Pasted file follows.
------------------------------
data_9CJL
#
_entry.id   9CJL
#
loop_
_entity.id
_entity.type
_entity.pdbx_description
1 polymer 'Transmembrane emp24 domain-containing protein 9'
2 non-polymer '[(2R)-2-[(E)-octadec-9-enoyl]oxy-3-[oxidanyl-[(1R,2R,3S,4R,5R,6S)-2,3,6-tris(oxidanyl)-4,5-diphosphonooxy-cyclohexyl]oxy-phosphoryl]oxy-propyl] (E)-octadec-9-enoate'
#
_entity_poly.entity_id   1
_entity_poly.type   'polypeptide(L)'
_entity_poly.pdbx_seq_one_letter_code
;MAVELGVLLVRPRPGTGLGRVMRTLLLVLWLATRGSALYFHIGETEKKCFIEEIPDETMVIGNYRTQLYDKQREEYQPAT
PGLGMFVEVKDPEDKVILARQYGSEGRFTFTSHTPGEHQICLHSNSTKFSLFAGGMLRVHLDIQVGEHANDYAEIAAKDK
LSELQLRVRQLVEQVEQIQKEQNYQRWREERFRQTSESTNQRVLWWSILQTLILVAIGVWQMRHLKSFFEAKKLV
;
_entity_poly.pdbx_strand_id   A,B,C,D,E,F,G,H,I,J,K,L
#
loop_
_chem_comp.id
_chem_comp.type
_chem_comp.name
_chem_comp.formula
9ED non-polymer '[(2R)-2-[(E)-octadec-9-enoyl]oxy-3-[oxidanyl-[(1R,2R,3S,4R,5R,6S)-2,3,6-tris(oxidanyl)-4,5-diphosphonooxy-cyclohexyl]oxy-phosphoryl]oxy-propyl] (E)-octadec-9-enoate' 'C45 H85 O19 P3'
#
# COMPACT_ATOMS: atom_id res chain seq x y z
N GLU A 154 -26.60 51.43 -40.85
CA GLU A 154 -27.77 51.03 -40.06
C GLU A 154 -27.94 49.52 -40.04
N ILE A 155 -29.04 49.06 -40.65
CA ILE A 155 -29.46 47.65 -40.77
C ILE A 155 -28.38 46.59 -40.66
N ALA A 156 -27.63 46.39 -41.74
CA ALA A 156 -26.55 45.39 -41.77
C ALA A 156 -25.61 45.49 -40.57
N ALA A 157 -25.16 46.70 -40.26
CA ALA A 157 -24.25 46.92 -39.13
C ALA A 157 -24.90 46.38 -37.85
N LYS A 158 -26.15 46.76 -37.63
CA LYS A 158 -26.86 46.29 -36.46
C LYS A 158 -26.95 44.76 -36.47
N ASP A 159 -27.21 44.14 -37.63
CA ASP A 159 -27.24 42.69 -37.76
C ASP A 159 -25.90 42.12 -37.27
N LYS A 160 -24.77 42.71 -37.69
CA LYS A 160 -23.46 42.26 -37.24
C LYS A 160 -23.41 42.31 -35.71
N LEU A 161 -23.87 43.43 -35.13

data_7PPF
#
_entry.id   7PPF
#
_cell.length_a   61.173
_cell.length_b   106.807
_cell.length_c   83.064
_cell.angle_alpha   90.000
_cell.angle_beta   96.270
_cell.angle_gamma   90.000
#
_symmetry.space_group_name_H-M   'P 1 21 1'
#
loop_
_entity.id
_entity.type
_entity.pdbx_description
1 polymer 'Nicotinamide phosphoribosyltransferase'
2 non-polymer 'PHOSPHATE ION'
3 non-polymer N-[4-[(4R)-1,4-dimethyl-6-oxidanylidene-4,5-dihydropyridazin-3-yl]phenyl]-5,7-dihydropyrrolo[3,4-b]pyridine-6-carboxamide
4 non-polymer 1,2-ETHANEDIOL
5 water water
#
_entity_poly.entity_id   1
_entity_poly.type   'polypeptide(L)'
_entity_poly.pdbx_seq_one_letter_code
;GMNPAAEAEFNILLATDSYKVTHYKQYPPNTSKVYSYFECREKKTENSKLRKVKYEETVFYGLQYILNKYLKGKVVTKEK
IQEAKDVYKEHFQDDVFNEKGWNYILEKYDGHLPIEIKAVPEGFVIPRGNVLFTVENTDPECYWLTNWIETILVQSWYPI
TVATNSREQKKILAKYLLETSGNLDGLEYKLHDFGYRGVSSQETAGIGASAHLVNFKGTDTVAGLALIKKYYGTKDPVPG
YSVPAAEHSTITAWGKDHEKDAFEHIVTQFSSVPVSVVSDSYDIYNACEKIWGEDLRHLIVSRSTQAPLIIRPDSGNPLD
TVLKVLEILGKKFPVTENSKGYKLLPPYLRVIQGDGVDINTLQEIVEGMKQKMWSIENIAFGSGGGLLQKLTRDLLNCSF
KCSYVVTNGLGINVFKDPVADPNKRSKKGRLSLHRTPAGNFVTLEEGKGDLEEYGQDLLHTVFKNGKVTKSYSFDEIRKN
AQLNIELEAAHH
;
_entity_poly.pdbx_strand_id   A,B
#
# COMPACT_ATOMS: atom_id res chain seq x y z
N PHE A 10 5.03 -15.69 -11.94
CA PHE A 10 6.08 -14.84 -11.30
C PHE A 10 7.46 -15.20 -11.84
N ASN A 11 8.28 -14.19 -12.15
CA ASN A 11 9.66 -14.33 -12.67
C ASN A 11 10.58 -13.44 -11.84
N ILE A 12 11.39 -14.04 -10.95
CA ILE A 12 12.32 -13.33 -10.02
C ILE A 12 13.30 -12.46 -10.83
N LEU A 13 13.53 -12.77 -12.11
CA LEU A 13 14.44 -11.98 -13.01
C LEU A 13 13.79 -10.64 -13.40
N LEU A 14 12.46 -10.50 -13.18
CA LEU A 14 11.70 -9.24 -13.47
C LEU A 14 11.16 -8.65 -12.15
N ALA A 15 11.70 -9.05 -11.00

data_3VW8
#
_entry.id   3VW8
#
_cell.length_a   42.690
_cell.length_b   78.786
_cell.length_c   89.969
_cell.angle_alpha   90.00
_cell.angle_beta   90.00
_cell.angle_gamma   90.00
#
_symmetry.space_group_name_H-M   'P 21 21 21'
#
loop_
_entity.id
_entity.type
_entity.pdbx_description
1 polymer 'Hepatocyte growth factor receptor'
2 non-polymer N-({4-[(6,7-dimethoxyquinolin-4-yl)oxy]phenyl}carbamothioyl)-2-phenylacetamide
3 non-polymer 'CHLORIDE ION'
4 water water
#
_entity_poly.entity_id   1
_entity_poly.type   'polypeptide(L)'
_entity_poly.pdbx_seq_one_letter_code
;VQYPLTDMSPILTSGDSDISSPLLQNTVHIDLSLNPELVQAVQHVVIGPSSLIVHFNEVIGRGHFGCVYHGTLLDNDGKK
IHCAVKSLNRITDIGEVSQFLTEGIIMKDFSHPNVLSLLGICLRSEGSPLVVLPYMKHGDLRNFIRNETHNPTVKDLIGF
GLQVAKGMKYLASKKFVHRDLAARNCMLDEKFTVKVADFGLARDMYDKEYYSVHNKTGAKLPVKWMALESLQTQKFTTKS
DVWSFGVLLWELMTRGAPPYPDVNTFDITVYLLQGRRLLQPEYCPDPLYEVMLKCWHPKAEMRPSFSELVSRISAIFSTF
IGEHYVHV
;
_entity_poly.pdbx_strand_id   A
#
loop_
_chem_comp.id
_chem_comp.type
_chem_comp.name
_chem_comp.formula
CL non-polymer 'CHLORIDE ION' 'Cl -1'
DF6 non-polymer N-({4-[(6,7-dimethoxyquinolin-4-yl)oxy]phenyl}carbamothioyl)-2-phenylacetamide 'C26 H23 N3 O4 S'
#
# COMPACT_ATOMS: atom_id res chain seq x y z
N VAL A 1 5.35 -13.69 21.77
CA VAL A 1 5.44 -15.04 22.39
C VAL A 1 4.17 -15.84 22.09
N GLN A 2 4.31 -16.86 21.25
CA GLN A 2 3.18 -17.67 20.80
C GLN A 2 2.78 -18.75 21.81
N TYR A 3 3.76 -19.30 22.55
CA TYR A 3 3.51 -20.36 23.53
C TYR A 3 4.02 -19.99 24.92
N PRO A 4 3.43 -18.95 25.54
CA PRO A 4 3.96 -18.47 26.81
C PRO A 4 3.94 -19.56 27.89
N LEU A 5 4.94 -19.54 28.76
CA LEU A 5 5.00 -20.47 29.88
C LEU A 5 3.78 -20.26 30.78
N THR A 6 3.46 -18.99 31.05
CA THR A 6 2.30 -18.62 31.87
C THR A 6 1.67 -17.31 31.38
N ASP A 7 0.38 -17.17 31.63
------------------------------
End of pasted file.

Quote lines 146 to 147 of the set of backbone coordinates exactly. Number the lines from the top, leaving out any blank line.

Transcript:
N VAL A 1 5.35 -13.69 21.77
CA VAL A 1 5.44 -15.04 22.39